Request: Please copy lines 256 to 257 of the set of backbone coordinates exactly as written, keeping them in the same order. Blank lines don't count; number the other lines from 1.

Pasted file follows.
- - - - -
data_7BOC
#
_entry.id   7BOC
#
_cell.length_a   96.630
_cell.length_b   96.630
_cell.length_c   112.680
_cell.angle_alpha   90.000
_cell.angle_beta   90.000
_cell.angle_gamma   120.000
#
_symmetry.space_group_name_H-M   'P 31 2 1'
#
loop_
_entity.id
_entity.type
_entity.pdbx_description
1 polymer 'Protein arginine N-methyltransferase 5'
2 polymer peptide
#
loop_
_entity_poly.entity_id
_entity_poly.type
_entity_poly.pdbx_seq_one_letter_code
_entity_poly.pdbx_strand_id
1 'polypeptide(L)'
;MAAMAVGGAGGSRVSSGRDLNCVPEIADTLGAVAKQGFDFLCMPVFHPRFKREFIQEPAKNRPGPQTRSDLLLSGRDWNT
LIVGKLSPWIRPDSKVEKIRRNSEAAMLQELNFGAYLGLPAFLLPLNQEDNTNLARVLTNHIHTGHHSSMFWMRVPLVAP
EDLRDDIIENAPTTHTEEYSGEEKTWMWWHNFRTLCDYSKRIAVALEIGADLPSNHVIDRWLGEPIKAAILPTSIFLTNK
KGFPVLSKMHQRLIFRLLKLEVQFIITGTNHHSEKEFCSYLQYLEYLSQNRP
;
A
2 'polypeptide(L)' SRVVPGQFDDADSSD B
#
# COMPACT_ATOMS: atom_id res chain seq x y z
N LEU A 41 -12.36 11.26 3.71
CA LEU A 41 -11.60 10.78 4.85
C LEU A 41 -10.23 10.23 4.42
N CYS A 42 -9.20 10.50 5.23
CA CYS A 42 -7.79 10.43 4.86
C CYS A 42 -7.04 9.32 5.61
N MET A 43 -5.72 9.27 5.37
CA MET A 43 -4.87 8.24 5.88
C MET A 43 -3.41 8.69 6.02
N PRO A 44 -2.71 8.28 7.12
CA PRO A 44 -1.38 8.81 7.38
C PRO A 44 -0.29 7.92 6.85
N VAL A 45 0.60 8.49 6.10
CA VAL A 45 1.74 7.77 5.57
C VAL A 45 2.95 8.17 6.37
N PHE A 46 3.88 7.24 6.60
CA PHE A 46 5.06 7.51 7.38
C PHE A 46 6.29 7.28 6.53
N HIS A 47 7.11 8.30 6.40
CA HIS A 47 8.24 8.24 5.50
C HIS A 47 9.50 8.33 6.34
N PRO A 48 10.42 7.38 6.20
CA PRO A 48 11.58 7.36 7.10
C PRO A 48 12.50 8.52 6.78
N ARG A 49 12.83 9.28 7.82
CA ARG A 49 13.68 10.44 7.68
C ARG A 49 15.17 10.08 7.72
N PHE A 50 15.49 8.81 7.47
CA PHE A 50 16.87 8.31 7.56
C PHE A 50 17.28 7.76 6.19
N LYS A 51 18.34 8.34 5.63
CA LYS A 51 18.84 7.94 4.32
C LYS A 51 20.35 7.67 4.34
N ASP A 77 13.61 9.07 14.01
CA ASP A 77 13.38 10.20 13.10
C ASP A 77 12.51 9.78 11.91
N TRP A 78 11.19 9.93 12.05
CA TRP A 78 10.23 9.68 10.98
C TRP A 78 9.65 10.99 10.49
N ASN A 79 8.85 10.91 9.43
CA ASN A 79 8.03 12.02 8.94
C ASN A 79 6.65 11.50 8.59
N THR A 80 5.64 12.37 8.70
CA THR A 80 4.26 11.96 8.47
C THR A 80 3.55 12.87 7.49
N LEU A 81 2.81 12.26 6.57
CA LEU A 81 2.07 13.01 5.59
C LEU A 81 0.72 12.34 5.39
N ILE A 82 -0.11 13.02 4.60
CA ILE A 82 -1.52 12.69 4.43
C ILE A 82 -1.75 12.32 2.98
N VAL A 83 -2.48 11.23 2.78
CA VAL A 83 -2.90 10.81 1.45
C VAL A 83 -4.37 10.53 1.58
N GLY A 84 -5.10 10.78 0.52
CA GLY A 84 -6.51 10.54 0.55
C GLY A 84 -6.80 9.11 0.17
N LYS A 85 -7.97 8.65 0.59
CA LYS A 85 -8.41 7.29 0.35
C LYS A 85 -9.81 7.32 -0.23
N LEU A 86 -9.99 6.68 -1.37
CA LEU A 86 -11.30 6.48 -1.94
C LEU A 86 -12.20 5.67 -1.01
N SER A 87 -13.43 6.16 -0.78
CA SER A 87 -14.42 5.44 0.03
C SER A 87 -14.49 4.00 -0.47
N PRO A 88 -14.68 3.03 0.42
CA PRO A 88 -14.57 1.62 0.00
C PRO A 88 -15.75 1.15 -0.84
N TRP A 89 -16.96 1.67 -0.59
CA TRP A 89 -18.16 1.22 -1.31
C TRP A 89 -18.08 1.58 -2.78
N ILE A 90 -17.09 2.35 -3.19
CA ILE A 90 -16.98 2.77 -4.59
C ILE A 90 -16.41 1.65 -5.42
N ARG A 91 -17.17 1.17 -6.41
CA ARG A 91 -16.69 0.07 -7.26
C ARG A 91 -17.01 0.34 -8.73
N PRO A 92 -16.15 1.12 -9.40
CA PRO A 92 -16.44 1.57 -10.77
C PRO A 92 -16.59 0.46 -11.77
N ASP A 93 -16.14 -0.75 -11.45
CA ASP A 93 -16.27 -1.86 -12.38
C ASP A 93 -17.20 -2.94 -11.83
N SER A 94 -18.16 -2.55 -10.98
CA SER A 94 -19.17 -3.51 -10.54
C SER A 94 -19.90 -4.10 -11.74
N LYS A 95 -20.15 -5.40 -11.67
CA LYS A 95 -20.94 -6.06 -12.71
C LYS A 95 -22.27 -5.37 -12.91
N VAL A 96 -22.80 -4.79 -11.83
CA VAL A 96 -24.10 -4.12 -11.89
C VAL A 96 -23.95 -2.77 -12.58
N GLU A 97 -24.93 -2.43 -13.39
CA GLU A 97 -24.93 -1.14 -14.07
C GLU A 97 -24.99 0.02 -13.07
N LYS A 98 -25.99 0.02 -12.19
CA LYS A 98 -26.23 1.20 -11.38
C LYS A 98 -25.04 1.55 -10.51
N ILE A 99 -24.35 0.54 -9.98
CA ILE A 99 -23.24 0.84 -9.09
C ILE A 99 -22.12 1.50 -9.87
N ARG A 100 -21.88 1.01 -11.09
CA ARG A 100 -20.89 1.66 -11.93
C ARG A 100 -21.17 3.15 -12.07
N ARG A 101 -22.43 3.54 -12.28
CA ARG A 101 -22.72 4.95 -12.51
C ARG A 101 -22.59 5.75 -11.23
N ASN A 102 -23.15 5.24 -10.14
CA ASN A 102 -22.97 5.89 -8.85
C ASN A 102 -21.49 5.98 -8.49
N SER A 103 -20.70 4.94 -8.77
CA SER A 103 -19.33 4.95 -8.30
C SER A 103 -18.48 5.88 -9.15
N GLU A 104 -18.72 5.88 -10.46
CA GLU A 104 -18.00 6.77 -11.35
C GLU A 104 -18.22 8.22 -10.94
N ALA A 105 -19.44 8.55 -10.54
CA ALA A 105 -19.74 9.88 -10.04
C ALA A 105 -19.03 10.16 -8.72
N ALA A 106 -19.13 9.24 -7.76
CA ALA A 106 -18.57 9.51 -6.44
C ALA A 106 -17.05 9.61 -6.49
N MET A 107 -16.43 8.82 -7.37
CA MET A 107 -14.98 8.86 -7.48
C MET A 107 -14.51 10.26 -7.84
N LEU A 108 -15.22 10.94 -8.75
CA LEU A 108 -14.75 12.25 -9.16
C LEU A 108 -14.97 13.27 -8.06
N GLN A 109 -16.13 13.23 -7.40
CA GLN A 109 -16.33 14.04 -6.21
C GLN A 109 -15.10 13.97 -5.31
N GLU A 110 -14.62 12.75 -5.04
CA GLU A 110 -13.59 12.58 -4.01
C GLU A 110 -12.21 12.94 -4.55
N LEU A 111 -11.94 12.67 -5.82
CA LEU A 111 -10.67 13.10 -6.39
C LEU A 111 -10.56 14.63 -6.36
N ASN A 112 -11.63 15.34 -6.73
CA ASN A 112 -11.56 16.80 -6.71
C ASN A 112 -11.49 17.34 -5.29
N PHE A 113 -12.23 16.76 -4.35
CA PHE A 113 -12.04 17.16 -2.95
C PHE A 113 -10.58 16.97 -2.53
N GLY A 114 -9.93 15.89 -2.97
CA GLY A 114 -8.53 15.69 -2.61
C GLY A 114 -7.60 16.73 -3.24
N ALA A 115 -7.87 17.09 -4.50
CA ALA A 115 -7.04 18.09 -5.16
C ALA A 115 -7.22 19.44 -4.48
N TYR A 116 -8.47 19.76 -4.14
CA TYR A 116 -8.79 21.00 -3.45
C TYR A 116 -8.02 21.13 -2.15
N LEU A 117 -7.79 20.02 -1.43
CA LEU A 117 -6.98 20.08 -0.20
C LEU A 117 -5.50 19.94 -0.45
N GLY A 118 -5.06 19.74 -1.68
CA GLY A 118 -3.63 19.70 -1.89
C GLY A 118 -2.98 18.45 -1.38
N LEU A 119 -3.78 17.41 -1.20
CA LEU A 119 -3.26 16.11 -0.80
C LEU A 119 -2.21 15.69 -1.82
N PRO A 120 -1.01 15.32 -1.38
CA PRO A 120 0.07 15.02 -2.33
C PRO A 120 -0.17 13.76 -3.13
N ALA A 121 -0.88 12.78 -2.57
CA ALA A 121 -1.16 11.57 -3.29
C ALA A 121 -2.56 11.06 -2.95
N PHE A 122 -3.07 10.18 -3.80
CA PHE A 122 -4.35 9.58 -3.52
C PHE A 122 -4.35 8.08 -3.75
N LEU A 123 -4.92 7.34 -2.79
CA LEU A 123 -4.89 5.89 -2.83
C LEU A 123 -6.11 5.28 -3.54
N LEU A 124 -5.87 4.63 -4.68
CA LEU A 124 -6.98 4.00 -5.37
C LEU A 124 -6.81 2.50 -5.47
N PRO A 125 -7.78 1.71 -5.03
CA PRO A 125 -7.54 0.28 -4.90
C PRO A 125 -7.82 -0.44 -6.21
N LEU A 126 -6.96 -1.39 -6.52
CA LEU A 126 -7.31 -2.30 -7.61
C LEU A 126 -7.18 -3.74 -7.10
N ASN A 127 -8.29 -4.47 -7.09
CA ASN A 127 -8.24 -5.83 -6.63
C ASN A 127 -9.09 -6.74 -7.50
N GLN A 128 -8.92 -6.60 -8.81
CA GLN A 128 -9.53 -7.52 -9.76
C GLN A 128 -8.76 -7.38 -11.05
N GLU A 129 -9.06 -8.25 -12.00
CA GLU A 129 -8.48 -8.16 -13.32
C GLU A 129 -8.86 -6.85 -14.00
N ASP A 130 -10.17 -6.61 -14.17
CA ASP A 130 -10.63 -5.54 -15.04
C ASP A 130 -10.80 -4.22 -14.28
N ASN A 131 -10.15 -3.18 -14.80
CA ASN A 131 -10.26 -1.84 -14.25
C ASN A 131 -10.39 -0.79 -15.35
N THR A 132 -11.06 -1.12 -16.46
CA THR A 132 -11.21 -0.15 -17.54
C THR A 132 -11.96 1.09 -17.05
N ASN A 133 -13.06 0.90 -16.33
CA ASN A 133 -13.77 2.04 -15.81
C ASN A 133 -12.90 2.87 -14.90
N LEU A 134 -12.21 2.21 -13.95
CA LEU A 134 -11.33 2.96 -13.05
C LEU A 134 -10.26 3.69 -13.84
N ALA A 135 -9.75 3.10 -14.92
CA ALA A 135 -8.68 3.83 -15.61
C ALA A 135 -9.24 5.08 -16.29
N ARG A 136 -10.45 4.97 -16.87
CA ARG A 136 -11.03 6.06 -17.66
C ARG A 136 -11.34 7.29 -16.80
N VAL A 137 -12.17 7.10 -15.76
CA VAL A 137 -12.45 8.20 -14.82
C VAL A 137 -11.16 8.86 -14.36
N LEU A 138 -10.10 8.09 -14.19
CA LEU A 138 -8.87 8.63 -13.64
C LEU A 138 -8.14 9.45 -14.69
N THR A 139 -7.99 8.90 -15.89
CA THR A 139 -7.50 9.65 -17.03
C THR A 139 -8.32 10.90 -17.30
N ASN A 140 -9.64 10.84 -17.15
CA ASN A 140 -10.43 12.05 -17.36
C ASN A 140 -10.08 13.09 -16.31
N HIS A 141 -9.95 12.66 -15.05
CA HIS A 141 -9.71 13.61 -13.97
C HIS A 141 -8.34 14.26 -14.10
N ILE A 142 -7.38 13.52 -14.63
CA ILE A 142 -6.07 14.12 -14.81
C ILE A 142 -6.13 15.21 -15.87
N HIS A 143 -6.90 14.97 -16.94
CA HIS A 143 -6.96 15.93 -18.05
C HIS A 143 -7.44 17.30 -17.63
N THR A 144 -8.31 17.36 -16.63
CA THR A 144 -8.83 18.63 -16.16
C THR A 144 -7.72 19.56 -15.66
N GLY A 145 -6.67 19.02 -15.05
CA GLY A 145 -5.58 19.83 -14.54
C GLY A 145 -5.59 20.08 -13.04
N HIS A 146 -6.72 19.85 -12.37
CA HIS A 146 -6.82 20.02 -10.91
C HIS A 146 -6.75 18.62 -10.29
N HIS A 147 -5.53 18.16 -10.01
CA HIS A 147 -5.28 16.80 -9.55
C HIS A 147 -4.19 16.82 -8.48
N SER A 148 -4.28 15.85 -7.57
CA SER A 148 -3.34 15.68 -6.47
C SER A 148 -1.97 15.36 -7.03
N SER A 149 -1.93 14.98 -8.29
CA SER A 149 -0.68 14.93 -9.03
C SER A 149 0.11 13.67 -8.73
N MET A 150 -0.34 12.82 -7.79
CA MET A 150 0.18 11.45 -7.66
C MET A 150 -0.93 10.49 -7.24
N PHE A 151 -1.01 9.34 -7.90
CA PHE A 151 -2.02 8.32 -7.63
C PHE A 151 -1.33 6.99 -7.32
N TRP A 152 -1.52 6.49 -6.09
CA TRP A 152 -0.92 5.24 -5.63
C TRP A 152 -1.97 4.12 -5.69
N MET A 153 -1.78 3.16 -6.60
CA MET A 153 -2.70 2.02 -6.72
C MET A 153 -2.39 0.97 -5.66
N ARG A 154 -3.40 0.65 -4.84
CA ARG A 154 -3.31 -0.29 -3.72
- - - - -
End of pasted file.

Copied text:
CA THR A 139 -7.50 9.65 -17.03
C THR A 139 -8.32 10.90 -17.30